Herbalicious leek and goat’s cheese tart

On the occasion of impending guests we thought that a butter-rich pastry was the place to start. Then we thought that filling that butter-rich pastry with cream, eggs and cheese might be the very thing. And some wine and a bit more butter. And finally, because we didn’t want our guests to think we were trying to render them obese come pumpkin time, we added herbs and leeks – health nuts we are.

Preparation time: about 4 hours (including pastry resting time)
Serves: 6
Skill level: Medium



  • butter – 50g
  • leeks – 2 – coarsely chopped
  • garlic clove – 1 – thinly sliced
  • dry white wine – 185ml
  • crème fraîche – 400g
  • eggs – 3
  • 25g each flat-leaf parsley, thyme, chervil and tarragon – finely chopped
  • goat’s cheese – 250g – a firm one, sliced in rounds


  • plain flour – 300g
  • cold butter – 200g – coarsely chopped
  • fizzy mineral water – 60ml

Pastry first. Add flour, butter and 1 tsp sea salt to a food processor and blitz until mixture resembles fine crumbs.

Add water to bind the dough. Knead until smooth on a floured surface, wrap in cling film and refrigerate for 2 hours (really do this, two hours gives a far better result than one).

Roll the dough on a floured surface until 3mm thick, line a 28cm-diameter 3cm-deep tart tin and refrigerate for 45 minutes.

Preheat oven to 180C. Cover pastry with paper and baking beans and blind bake until light golden (about 15 minutes).

Remove the paper and beans and bake until dry and golden (8-10 minutes). Set aside.

Meanwhile, heat the butter in a large frying pan over medium-high heat, add the leek and garlic and stir occasionally until golden and tender (8-10 minutes).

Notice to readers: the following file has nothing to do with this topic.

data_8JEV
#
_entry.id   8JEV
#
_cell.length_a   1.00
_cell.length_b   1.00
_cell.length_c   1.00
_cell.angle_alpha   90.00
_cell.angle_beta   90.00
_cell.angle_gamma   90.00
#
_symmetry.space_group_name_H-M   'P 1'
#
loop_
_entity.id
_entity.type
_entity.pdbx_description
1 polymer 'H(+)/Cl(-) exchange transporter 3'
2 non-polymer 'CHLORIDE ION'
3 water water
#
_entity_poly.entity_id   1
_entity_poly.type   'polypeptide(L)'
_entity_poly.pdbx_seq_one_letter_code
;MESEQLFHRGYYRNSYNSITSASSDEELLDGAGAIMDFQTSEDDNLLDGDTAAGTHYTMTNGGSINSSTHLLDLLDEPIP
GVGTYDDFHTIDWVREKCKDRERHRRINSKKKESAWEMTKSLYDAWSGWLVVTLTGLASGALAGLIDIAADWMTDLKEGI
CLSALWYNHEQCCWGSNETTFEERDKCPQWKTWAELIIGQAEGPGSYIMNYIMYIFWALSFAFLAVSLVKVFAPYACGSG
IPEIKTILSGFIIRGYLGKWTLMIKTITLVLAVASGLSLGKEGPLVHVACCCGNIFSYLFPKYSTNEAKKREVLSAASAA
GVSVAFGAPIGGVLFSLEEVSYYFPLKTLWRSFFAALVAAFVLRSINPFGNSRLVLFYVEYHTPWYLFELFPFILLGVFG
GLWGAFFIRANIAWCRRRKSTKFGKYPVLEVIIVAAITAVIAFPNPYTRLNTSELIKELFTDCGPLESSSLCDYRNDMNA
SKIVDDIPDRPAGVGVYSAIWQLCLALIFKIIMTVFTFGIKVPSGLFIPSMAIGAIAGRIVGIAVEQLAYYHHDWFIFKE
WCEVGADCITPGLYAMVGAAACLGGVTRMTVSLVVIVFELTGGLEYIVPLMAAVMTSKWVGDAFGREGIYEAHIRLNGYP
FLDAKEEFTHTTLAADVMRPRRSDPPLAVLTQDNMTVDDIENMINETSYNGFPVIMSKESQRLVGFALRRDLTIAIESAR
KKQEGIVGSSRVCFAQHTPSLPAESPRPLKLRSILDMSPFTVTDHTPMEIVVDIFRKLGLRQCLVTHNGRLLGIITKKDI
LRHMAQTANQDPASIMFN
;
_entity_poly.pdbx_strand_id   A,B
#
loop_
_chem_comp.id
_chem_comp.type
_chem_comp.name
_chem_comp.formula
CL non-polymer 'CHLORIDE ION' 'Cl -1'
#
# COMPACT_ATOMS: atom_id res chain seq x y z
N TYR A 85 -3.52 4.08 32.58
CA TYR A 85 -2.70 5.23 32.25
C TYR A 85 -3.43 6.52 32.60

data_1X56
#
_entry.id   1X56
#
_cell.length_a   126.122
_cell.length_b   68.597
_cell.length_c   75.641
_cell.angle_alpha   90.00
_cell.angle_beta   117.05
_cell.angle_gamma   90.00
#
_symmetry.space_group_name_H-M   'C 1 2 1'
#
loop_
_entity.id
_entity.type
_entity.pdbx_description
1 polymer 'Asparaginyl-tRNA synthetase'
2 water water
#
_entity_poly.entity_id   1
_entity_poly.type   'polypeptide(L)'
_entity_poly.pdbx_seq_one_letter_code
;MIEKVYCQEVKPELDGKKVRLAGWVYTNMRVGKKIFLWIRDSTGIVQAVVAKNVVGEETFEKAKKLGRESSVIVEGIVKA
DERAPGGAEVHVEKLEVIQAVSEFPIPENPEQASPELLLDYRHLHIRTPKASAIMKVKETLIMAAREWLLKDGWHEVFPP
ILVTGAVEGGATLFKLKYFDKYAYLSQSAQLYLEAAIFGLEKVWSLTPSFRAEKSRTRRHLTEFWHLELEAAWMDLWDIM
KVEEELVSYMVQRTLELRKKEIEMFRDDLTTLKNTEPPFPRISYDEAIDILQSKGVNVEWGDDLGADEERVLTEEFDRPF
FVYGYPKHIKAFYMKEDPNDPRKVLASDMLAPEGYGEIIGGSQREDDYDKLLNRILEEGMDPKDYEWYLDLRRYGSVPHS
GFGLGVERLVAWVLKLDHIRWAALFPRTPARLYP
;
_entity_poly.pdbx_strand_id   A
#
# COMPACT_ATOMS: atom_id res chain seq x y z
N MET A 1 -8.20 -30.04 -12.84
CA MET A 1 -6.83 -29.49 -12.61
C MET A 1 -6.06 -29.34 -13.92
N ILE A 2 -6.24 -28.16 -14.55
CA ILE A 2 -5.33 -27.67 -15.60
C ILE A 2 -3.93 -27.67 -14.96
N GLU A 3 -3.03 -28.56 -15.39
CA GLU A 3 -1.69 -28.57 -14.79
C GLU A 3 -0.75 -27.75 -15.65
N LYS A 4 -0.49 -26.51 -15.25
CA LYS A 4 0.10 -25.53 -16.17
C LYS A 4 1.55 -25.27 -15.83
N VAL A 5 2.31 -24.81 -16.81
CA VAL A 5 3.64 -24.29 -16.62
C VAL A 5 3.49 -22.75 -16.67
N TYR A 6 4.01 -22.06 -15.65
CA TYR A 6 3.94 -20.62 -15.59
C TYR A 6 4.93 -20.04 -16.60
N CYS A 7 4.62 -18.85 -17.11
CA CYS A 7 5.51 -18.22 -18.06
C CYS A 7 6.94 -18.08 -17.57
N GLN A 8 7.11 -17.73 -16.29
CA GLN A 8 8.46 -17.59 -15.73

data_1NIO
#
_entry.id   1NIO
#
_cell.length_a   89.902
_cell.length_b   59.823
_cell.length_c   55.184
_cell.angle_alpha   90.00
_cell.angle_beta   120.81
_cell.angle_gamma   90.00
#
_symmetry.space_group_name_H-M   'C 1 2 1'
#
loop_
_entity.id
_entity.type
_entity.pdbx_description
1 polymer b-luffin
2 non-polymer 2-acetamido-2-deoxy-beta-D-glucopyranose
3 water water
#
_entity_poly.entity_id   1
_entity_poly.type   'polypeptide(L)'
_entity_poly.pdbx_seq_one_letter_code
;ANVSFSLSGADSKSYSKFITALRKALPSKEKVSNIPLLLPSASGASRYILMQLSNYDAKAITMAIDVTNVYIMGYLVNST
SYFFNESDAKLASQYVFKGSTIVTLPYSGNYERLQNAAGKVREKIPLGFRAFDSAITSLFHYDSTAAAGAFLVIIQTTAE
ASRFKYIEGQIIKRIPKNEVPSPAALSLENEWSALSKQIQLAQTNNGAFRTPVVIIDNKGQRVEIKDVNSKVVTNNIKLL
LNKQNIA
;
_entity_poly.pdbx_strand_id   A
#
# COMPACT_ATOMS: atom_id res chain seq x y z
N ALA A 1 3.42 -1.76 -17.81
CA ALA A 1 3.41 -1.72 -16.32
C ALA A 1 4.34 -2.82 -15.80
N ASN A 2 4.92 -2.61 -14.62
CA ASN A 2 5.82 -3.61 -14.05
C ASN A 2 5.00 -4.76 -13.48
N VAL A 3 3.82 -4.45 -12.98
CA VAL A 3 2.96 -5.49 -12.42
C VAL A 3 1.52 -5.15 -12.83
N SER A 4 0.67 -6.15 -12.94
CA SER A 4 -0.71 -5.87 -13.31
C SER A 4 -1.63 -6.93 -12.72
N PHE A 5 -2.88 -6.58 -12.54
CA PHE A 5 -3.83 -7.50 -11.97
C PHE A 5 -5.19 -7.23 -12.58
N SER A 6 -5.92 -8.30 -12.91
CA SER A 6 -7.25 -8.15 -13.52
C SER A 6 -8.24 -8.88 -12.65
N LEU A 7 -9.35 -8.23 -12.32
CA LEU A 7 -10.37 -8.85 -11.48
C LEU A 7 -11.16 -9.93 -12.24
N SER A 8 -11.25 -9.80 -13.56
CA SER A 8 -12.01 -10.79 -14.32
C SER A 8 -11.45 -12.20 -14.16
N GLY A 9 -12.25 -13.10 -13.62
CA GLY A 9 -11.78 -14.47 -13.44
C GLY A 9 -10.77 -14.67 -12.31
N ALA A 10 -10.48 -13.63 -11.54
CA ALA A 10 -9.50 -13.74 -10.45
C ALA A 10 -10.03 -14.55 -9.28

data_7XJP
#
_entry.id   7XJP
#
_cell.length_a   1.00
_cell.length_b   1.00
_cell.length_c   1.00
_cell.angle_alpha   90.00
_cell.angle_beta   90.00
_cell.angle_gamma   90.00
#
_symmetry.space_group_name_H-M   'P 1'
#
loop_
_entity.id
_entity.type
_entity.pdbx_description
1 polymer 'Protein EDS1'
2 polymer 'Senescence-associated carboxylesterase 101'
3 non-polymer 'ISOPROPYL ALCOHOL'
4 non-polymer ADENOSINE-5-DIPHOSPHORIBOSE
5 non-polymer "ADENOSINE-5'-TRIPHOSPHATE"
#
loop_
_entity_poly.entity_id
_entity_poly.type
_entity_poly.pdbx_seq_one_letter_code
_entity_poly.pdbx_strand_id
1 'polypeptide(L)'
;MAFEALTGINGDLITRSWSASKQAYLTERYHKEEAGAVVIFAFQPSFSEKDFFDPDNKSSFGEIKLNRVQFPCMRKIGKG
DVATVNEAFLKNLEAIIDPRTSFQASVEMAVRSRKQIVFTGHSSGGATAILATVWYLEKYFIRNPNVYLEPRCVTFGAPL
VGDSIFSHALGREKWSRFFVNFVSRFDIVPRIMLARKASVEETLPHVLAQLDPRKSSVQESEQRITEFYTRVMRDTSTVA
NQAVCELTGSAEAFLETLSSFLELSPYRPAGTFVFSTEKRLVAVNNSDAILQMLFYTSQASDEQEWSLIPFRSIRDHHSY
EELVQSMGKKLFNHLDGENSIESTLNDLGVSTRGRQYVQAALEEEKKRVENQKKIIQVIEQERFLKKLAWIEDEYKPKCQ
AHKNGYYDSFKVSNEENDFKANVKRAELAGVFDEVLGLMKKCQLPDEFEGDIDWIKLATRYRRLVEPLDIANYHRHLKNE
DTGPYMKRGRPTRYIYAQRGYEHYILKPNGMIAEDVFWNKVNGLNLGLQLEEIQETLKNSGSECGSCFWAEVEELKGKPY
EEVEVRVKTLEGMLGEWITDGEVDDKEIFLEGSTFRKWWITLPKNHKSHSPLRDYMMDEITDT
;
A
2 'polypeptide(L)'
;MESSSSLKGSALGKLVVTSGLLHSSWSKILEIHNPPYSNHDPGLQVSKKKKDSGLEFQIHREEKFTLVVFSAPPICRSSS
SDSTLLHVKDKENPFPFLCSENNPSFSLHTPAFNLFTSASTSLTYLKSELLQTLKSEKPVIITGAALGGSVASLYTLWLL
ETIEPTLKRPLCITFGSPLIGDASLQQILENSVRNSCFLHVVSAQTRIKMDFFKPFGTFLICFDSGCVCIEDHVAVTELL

Add the wine, season, and simmer until the wine has evaporated (2-3 minutes), the leave to cool completely.

Purée in a food processor and season. Add the crème fraîche, eggs and herbs, mix in the food processor then pour into pastry case.

Thinly slice the goat’s cheese into rounds, arrange over the tart and bake until golden and set (25 minutes).

Stand in tin for 10 minutes then serve. Be sure to serve with potatoes, perhaps just simply boiled with a bit of butter a-top.

Verdict: A butter-rich pastry filled with creamy leeky herbyness, really good and the complement of the potato is hard to beat.

Drink: A several of red wines.

Entertainment: Tales of drawing and rail replacement buses and a soundtrack of Psychedelic Furs.

Temp photo credit: Quinn Dombrowski


  1. Hey, you’re back, a welcome return! Yum yum

  2. Hi Lindylou.

    It’s nice to be missed.



  3. Monsieur Binet Himself

    The luvvelies are back! As always I feel obliged to add my great wisdom (gathered au naturel over the course of many years with the aid of nothing more than a sturdy corkscrew and a butter knife, I will have you know) to your recipe, or rather, a confirmation of something you seem to have discovered all on your own: all ills can ultimately be remedied with nothing more than lashings of butter and suitable amounts of wine. Ergo, this recipe (even more so, this entire posting) has the Official Monsieur Binet Stamp of Approval.

    Please know your May posting was read, reread and reread countless times. Had you not posted anything for another year (a ghastly prospect, I admit) it would have tided me over just fine.

  4. Welcome back!
    The tart recipe looks delicious!

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